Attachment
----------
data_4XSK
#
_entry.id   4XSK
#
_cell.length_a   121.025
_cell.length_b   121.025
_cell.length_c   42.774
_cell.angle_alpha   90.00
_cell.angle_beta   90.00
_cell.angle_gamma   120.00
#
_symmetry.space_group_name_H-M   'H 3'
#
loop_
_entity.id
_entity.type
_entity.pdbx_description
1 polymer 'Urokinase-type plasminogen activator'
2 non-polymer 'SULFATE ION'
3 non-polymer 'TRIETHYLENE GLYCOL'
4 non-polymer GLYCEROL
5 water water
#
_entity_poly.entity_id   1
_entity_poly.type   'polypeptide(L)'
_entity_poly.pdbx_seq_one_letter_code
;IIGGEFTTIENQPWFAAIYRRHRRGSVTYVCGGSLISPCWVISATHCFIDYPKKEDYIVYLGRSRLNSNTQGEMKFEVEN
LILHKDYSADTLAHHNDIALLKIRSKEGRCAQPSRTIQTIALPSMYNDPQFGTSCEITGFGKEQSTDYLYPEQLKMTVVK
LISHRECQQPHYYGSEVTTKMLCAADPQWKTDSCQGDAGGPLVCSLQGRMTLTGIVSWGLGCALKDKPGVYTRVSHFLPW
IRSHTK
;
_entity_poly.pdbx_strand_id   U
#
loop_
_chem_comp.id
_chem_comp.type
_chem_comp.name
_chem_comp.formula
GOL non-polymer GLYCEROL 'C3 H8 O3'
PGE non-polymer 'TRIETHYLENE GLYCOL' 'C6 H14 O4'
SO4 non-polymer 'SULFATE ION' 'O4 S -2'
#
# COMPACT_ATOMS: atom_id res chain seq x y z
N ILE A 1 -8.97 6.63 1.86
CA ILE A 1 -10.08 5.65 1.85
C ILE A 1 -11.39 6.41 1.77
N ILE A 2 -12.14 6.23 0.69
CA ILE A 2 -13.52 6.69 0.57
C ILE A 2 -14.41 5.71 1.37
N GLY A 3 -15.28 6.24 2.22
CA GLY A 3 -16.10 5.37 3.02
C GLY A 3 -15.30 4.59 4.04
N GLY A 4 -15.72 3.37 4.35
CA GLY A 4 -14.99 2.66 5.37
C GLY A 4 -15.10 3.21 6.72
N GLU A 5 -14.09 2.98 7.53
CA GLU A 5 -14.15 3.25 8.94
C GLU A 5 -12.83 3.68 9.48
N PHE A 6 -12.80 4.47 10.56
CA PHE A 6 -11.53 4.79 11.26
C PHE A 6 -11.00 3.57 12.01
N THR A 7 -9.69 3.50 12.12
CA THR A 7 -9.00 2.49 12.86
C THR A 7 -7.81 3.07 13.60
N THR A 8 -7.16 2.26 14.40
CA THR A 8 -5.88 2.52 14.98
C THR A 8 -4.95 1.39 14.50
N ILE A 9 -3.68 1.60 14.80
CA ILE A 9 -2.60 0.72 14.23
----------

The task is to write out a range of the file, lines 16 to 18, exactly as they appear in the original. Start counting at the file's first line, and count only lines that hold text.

_entity.type
_entity.pdbx_description
1 polymer 'Urokinase-type plasminogen activator'